According to Cure Dolly's guide,~ない is an adjective/auxiliary adjective used for describing state of non-existence/not doing. When we use an adjective, we have to use が because a subject state is being described. We use a verb whenever we describing a state when something exist or being done:

猫がいる。 桜が走る。

And an adjective when something does not exist or not being done:

猫がいない。 桜が走らない。

For example, when auxiliary ~たい is used, we're using が, because a verb becomes an adjective.


Why don't we use が with negatives while they're in fact adjectives too?


それしない。(Never heard of それがしない.)

  • I can't understand. You ask "why don't we use が with negatives while they're in fact adjectives too?", but in fact we do, and you started off by showing examples of exactly that. Commented Jul 26, 2023 at 8:07
  • Maybe japanese.stackexchange.com/questions/26005 helps? Commented Jul 26, 2023 at 8:22
  • 1
    桜が走る is a strange thing to say unless, of course, 桜 is the name of something that moves on its own.
    – aguijonazo
    Commented Jul 26, 2023 at 9:19
  • Also note that 車を持ちたい is perfectly valid, too
    – jarmanso7
    Commented Jul 29, 2023 at 0:18

2 Answers 2


You could think it's something like this:

I won't exist as doing that

Grammatically, 私がない is the sentence at its core. それをし just modifies ない. It describes the particular non-existence 私 does.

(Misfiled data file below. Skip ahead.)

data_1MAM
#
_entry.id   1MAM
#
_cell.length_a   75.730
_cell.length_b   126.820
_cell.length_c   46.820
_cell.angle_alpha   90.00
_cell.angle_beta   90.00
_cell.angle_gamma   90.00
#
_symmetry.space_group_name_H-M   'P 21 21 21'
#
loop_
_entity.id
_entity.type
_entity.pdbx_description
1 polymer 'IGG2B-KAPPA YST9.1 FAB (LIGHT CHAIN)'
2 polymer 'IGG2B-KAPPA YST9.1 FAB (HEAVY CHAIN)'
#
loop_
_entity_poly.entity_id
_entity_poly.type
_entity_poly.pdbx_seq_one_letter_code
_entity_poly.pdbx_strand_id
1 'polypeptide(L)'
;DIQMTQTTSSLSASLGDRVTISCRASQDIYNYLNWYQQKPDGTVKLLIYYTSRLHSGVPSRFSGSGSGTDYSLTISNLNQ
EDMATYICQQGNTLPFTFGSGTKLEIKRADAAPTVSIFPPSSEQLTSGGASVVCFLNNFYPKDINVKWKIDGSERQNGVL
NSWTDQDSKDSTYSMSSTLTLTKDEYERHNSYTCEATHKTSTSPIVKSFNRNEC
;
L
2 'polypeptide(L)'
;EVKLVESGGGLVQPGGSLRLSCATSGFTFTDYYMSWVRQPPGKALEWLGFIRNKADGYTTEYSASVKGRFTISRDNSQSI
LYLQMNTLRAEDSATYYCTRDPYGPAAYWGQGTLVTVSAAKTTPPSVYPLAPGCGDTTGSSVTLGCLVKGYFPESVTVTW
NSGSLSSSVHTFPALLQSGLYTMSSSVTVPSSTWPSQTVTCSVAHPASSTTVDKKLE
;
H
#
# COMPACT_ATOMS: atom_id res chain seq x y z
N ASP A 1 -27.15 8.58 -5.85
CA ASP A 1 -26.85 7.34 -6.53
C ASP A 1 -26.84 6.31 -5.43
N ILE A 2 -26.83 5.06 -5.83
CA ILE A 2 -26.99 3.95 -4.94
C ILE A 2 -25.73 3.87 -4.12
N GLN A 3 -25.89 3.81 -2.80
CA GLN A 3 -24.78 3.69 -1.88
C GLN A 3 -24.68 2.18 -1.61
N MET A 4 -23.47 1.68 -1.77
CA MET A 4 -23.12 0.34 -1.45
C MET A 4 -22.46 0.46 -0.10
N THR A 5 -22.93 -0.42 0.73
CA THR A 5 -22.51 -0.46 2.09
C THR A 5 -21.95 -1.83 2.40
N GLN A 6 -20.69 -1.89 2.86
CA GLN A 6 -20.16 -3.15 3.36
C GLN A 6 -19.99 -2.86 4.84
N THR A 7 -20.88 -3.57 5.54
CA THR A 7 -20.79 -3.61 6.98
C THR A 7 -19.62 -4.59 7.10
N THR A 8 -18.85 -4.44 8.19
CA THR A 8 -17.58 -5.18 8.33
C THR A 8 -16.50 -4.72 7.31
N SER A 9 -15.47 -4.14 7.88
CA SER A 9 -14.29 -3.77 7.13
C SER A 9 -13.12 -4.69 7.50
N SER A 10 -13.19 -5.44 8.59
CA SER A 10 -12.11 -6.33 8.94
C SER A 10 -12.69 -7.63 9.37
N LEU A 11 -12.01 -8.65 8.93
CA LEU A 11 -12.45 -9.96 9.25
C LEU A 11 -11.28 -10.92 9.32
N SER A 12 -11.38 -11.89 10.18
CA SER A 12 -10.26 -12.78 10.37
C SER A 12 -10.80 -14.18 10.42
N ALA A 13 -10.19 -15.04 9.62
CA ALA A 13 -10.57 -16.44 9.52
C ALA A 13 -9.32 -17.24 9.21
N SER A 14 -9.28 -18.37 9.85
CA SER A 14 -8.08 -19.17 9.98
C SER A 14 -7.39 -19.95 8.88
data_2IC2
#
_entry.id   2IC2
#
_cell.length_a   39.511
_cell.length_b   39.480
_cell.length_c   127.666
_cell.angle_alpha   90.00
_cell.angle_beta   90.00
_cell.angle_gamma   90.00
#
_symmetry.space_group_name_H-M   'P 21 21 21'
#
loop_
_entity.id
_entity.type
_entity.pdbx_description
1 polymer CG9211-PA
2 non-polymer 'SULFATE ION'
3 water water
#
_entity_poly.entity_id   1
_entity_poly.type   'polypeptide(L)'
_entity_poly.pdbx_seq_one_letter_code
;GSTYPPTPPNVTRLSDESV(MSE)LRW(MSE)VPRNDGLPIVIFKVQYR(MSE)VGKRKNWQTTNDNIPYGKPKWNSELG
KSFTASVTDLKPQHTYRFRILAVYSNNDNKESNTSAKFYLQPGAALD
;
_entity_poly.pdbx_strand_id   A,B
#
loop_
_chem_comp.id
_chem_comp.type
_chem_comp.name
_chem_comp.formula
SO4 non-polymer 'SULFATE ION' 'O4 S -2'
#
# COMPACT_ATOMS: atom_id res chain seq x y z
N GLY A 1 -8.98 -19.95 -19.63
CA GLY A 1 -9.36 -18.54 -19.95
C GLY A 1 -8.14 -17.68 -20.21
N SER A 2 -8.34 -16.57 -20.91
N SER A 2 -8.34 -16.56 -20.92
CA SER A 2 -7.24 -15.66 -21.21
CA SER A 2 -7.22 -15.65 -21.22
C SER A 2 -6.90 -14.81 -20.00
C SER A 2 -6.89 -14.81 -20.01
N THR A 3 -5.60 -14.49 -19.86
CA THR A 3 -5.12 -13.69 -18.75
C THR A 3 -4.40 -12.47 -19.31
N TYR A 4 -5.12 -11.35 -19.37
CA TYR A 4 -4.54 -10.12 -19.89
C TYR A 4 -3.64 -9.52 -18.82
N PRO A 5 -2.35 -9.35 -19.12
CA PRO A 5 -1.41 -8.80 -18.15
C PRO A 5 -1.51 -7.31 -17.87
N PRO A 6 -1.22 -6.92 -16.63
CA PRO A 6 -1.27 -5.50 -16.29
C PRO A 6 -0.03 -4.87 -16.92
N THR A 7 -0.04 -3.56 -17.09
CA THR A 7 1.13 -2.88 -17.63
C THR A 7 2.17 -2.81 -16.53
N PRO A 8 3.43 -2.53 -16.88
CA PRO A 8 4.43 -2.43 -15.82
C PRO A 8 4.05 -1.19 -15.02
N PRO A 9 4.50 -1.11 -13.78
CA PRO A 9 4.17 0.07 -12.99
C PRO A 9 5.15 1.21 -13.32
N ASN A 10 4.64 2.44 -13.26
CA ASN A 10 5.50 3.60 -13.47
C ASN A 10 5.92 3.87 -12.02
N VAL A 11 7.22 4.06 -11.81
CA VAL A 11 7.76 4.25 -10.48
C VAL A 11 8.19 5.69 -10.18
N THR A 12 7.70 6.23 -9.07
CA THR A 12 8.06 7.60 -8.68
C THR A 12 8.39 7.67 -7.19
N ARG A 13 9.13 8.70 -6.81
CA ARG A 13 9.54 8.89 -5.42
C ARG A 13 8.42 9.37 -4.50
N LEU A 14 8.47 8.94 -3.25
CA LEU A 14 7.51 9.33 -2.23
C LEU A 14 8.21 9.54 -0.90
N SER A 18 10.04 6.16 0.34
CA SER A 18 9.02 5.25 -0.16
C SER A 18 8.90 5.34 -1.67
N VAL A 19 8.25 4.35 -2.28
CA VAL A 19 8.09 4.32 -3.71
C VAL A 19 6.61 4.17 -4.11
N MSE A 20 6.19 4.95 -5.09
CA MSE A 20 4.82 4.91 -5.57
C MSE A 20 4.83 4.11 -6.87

That won't exist as doing (it)

The last one is pretty odd. No wonder it is never used. It doesn't mean "This is not done" or "This will not be done".

Lesson 88 expands on the issue of を and が in たい sentences. I will briefly summarize it.

Using を instead of が gives the idea of a non-impulse desire. それを分かる. さくらを助けたい. パンが食べたい.


たい is an adjective meaning "desire-inducing" and it is modified by それをたべ. The subject might not 私 but the thing/situation that induces the desire to それをたべ. For example, "the fact of not having eaten それ for a long time" may be a subject.

  • それがしない is grammatically valid, but simply has another meaning: "That thing (near addressee) will not do (something)". (それ is also probably rude way to mean "you".)
    – Arfrever
    Commented Jul 26, 2023 at 19:57

It is better to consider VERB〜ない forms to still be syntactically verbs, which only conjugate like 〜い adjectives.

Also negative forms of verbs in Classical Japanese have more verbal conjugation (〜ず itself is inconjugable, but it participates in extended forms with あり, which undergo contraction; 〜ぬ was regular 四段活用 verb).

You can use particle を with desiderative VERB〜たい forms.

See also In what way is the negative form of a verb an adjective? and How does Japanese grammar think about verb negation?, が vs を in sentences of desire (-たい), Is it possible to use the 〜たい form with the particle が instead of を?.

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